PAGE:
The other genealogical event that has prevented me from posting was the MCGS trip to Salt Lake City. If you've never gone on such a trip, I highly recommend it! The Family History Library is THE location to visit on your genealogical adventures. Not only is their collection unbelievable, but they have people who are very dedicated to helping you, regardless of the difficulty of your question. If you just need help logging into their site or want to understand an 18th century German churchbook entry, they either have, or will find, someone to help you with your problem. To make the trip even better, Salt Lake City is beautiful and there are many places to go and things to see (though I have to admit, I didn't do many touristy things, I was too busy in the library). I'm always amazed at what a great deal the MCGS trips are and have always had an enjoyable time. Keep your eyes open and check the website for the announcement of our next trip. [If you're interested in helping out with arranging our next trip send me
a message and I'll get you in touch with the right people.]
We've also been working on the upcoming Beginning Genealogy Classes,
which start on October 29th at 9:30 in the Community Room at the Central Library. We've made some changes to the course content for this year, so even if you've attended in the past, I encourage you to sign up for this year's session.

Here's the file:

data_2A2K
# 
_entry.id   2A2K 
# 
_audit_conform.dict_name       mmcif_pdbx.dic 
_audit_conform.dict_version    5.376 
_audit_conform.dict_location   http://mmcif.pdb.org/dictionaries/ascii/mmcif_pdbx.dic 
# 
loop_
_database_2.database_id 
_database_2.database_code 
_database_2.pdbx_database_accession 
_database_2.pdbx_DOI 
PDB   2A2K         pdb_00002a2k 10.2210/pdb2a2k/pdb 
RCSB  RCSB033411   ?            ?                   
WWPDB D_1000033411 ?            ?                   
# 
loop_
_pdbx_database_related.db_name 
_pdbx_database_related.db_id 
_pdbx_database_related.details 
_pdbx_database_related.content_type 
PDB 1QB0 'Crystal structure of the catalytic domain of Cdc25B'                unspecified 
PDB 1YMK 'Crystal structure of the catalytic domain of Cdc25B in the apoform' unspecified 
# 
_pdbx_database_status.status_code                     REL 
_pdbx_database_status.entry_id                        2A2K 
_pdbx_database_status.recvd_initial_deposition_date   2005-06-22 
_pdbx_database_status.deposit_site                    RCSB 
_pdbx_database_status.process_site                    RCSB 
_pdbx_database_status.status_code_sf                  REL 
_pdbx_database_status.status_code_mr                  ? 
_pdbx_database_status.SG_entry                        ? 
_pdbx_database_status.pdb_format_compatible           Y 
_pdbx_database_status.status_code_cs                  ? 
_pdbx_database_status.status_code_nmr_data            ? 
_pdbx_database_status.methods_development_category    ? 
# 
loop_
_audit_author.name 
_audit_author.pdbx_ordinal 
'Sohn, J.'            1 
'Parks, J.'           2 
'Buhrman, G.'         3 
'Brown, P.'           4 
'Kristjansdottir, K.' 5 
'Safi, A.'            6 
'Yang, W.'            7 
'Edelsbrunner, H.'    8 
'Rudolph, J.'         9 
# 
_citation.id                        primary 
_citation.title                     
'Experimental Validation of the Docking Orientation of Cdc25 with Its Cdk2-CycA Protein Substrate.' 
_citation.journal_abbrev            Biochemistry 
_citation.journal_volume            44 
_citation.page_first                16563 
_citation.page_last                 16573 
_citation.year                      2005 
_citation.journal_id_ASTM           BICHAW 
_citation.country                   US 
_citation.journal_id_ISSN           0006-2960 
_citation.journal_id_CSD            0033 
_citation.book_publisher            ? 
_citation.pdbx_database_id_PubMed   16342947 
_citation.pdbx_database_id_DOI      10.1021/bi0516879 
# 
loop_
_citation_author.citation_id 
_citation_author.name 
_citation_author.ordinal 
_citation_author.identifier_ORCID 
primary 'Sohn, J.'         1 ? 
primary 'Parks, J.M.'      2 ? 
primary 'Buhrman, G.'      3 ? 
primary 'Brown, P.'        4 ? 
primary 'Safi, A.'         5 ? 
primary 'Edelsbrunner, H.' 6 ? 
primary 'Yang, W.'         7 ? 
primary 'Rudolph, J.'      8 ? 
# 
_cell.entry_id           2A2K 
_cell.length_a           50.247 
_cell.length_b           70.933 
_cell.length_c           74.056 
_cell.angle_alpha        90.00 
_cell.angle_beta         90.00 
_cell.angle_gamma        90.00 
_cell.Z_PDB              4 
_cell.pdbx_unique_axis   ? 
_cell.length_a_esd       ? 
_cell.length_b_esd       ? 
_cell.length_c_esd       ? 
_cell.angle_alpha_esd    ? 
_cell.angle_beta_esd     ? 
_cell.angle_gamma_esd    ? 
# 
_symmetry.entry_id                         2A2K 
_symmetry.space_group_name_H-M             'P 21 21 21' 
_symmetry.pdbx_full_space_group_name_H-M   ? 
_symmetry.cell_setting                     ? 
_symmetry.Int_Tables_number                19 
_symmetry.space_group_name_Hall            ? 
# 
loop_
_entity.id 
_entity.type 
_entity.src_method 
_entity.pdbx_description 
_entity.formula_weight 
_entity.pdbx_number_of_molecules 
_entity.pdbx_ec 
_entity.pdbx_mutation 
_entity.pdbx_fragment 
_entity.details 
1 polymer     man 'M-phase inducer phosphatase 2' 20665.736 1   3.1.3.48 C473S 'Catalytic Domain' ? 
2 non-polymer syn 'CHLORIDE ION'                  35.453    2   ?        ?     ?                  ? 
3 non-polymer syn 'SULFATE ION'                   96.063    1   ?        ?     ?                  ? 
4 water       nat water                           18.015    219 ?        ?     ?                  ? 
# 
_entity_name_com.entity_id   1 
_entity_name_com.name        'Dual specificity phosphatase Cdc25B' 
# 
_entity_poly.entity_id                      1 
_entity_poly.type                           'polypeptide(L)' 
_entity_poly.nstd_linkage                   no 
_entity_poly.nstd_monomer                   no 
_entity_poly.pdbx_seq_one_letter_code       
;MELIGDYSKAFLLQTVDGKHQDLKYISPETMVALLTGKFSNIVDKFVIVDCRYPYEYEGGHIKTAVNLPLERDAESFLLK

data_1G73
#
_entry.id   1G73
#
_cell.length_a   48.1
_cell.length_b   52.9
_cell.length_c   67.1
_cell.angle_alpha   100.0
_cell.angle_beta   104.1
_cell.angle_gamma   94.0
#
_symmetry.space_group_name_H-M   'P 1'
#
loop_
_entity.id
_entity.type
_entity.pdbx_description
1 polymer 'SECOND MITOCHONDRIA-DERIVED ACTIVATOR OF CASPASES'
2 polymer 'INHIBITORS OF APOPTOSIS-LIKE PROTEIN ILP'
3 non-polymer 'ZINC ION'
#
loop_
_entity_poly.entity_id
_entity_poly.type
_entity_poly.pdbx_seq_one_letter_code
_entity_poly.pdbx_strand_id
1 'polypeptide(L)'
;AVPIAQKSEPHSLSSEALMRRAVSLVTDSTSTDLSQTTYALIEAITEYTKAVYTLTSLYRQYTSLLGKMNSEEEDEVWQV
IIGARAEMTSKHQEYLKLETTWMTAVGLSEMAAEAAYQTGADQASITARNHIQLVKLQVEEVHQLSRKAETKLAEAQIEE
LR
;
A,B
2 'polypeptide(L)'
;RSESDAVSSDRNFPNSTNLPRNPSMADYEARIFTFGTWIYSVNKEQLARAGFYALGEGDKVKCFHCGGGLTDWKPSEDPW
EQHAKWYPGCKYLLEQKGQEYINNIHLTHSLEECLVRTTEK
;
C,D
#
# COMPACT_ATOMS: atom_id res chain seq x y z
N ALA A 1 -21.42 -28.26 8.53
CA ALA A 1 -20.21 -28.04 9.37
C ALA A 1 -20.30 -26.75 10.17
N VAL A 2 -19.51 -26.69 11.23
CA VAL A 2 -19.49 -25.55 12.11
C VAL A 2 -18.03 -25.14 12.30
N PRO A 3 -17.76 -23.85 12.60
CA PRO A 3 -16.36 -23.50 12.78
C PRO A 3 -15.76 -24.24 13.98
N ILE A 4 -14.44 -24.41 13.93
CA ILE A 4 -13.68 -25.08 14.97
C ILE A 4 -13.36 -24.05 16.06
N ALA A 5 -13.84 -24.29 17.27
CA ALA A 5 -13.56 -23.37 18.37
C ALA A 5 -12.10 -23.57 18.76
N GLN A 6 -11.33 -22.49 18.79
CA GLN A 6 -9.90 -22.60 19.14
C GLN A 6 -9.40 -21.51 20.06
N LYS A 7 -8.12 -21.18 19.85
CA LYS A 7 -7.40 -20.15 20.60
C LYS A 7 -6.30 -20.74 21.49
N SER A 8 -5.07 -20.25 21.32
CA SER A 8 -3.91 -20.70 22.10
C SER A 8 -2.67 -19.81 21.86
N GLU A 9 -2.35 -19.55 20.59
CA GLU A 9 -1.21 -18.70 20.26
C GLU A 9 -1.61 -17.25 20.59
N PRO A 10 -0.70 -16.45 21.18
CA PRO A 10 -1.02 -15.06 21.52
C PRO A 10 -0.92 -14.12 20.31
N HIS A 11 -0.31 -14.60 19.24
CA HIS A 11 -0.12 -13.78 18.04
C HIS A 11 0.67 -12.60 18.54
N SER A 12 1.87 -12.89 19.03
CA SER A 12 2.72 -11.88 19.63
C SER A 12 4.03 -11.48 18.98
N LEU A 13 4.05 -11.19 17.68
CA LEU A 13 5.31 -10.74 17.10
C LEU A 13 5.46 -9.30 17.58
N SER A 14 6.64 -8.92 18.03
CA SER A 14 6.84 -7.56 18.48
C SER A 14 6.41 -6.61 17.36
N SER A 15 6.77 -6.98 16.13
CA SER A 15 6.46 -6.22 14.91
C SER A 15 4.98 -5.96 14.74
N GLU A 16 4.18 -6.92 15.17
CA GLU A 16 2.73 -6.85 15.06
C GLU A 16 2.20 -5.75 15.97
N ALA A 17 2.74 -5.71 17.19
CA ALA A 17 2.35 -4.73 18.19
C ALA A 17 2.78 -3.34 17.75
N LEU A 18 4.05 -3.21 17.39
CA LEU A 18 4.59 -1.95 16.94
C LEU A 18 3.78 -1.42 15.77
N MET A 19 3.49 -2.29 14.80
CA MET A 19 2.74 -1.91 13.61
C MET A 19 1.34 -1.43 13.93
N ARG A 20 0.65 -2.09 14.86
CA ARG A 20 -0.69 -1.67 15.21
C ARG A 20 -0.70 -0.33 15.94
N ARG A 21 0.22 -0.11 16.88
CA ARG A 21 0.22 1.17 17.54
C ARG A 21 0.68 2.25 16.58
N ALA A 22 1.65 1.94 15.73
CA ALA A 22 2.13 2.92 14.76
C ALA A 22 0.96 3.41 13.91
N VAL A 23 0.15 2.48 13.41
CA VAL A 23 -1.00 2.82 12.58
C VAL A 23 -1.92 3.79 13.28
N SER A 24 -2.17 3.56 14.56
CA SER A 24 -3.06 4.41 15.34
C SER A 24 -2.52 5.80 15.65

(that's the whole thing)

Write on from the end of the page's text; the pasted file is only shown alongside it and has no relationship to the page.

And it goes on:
What Happened to the Newspapers?
Newspapers are a great genealogical resource. Aside from the obvious types of information that appear (births, deaths, marriages), one can often find other interesting tidbits about the life of ancestors in the pages of the daily paper. Accessing images of old newspapers can be challenging and also expensive -- many newspaper databases require a subscription. One exception to that has been the Google Newspaper Archive, which has offered over 2,000 newpapers for free. It is not without difficulty -- the papers are listed alphabetically and there is no search feature within the issues -- but it had been a great option for researchers with Milwaukee ties because both the Milwaukee Journal and the Milwaukee Sentinel were available. That has now changed.